Remember: you’re creating content for unique social media platforms. Like most things in life, there aren’t shortcuts—what performs well as a tweet thread won't deliver the same results when copied and pasted into a LinkedIn post.
You can use the same ideas and even some of the same text, but the formatting should cater to the platform. Here are a few practical examples.
Long form social media posts work best on LinkedIn. For example, Eric Doty posted this 300-word post with a summary of his advice on outsourcing thought leadership content. The post takes a few minutes to read, unlike on Twitter, where people tend to look for quick hits.
Posts that do well on LinkedIn have some meat to them but are still easy to read with emojis and short sections. Spend time stalking successful posters to get inspired by what’s working.
LinkedIn carousels are another popular format, which are more visual than simple text posts. They have short slideshows with text and images embedded in a post. For example, Rachel Pilcher shared this well-designed, funny carousel with “Things you should never say to a copywriter.”
You can use Canva to create a carousel template (pre-made templates here) with your logo, colors, and key points from your blog post.
The name of the game on Twitter is being short and punchy. Studying successful tweets from influencers like Amanda Natividad and Kaleigh Moore can help you see what works on the platform.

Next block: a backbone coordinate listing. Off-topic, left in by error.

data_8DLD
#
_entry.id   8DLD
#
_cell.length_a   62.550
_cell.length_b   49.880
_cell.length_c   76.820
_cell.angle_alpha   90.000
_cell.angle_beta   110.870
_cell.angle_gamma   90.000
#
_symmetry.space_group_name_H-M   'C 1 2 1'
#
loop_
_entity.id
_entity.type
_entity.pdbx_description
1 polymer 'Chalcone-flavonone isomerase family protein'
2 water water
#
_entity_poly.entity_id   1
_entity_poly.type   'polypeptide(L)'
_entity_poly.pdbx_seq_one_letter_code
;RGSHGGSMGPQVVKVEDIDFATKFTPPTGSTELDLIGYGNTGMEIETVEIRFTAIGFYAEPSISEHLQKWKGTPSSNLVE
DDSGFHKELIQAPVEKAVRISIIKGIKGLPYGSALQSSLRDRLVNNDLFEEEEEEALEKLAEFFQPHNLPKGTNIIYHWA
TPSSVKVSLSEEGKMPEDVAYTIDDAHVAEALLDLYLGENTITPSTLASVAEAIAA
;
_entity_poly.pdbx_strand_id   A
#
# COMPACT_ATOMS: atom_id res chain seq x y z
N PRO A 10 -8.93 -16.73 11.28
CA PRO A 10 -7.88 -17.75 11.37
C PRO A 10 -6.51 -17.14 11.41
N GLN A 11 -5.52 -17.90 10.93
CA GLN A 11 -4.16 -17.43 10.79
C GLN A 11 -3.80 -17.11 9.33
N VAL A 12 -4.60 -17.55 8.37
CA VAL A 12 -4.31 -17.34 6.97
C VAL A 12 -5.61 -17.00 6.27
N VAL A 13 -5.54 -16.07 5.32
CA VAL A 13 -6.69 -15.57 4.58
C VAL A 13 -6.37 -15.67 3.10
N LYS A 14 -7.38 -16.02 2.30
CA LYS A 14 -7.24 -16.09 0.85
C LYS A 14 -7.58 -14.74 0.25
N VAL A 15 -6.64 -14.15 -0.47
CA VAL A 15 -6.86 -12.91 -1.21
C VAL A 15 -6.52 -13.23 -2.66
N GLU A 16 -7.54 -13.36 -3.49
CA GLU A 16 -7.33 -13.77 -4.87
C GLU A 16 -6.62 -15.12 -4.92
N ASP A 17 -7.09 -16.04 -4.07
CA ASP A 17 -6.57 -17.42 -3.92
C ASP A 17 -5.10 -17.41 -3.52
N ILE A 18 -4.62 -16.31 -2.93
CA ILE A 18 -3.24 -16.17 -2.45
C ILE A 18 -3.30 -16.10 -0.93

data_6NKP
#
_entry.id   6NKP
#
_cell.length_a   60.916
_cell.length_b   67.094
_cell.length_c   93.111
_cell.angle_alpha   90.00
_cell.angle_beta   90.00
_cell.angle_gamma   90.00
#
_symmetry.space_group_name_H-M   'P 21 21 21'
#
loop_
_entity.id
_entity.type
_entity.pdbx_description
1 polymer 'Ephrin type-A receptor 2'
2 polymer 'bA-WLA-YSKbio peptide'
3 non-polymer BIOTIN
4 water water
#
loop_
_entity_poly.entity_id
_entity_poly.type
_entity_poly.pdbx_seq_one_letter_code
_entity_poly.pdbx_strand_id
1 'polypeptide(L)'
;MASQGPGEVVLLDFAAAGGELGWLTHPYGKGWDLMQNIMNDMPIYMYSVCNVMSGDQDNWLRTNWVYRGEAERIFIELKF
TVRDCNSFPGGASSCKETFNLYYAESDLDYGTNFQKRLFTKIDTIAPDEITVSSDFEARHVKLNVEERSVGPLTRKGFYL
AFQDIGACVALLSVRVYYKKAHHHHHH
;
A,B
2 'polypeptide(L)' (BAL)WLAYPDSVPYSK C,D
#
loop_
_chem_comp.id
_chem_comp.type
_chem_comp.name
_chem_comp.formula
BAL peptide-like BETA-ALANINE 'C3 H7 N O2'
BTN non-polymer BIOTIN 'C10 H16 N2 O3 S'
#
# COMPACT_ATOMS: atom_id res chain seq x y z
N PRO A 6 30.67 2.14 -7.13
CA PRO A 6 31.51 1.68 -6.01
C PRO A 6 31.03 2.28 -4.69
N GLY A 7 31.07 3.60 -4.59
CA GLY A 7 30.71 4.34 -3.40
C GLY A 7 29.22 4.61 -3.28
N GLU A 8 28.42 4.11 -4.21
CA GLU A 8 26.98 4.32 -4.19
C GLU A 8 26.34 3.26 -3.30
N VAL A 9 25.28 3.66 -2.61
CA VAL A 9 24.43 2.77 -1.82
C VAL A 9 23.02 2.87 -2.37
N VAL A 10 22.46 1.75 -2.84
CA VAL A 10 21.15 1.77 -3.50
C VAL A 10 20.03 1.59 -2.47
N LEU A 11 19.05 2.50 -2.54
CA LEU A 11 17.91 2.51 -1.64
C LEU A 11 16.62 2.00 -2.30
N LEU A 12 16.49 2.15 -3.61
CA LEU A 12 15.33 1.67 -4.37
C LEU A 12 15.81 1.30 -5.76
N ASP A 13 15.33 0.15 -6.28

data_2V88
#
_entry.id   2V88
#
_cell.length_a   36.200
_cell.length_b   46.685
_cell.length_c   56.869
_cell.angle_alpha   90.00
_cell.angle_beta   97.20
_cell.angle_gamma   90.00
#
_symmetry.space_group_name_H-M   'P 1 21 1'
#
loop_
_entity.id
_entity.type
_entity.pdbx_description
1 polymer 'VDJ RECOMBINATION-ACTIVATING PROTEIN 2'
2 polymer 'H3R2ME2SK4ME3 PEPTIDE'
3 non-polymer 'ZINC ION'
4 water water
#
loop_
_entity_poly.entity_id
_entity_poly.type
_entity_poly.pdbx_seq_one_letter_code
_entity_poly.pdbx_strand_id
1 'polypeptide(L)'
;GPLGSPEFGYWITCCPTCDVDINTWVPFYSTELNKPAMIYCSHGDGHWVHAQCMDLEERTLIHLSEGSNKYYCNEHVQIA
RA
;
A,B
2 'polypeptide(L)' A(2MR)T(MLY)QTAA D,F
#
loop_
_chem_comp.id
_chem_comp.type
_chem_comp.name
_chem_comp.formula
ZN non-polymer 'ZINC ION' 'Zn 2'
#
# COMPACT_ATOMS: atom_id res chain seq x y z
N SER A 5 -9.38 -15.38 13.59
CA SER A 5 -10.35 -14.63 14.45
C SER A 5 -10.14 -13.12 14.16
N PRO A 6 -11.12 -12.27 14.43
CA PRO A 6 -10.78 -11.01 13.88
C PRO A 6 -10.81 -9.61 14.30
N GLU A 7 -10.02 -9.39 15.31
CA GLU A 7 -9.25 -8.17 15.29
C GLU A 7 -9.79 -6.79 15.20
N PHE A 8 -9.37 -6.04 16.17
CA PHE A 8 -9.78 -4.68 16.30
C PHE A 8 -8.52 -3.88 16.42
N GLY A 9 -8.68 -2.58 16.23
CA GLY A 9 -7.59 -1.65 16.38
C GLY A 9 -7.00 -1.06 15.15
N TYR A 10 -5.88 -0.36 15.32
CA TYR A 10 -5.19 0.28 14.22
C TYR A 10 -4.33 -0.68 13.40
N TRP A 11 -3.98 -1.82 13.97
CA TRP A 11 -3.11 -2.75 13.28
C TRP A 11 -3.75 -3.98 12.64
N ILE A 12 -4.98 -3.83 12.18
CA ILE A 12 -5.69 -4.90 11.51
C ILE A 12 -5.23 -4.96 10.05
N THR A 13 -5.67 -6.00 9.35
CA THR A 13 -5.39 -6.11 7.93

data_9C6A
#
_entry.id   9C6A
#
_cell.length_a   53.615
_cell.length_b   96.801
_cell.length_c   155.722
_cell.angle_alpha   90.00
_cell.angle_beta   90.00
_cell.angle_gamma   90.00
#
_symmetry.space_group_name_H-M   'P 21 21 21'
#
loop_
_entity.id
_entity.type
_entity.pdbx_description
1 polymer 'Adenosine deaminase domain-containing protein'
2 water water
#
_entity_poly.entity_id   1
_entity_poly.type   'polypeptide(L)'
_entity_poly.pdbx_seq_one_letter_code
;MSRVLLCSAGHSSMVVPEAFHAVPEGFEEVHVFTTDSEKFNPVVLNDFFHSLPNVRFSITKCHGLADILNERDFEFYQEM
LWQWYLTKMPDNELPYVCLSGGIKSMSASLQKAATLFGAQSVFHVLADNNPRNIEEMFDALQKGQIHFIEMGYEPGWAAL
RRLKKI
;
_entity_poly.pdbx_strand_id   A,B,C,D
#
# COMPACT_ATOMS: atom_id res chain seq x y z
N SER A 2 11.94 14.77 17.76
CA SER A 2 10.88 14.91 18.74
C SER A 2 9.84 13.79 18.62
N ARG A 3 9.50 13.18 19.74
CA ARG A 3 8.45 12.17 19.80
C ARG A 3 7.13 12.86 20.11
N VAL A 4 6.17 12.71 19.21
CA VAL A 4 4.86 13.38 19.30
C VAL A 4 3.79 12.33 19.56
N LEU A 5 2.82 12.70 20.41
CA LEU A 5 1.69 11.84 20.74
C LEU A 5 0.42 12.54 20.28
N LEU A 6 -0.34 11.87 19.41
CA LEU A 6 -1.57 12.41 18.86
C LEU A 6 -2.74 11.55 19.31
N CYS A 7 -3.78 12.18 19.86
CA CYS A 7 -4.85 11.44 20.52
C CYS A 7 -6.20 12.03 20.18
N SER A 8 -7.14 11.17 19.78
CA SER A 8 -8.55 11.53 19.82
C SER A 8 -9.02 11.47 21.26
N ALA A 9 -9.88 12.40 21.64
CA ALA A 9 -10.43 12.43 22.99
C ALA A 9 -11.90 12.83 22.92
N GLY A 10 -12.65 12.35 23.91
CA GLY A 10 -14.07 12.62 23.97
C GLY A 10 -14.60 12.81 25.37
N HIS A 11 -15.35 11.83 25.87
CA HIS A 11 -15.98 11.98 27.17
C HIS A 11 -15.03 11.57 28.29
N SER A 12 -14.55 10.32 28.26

For example, this simple tweet from Elise Dopson shared her most popular article from 2022 with a quick one sentence summary.
This tweet thread from Amanda Natividad has a brief but strong first tweet, then the other tweets in the thread deliver without being too long-winded. Mastering Twitter is truly an art form.
While you can use an AI tool to summarize key points and even write tweet threads for you, it’s important to know which formats and styles work well.
So LinkedIn favors long form, and Twitter is all about short form, but what about email?
The honest answer is, it depends. If your main goal is to get people to click through to your website, you don’t want to give away the whole blog post in an email.
For example, Zapier’s editorial newsletter takes the core of the idea and teases out a single-paragraph overview of the article.
No matter your channel, make repurposing a part of your process. For example, you could write an outline for blog content, then use the ideas in the outline for your next newsletter.
Lastly, let’s touch on a concept Justin Simon calls a distribution-first mindset.
“Distribution and repurposing shouldn't come when the blog, video, or podcast is finished and you're scrambling to figure out what to do with it. You want to know exactly what is coming from that content before you hit publish.
"Those ideas need to be part of creating the original content. They can affect the format, design, and information. I like to include the distribution plan as part of the outline phase. That way, you can plan what other content and channels you want to include,” he says.
Ideally, don’t wait until months after publishing a blog post to repurpose it. The best practice is to bake it into your creation process so you get into the habit of repurposing. You'll ultimately cast a wider net when you distribute and prevent your good content from sinking to the internet depths.